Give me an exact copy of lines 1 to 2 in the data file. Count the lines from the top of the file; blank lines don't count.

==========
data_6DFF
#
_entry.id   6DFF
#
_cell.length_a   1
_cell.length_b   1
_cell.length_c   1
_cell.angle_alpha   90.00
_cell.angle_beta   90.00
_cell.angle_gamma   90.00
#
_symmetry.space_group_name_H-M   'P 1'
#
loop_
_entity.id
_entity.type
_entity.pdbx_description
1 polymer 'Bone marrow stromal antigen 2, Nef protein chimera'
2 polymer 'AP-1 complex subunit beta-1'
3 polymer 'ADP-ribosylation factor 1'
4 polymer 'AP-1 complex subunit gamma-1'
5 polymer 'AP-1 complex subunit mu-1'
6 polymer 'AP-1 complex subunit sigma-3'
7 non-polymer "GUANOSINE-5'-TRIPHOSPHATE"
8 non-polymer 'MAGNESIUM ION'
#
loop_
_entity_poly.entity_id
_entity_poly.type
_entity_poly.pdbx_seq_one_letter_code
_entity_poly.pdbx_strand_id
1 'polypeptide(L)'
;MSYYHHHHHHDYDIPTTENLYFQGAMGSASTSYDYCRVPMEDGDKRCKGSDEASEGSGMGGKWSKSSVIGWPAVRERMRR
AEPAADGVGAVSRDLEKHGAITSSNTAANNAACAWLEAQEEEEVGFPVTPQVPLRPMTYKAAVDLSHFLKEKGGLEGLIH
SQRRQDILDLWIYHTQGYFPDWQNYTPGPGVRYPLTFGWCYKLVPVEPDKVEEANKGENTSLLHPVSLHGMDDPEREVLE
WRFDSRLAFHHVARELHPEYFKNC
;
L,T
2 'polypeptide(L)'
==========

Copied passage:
data_6DFF
#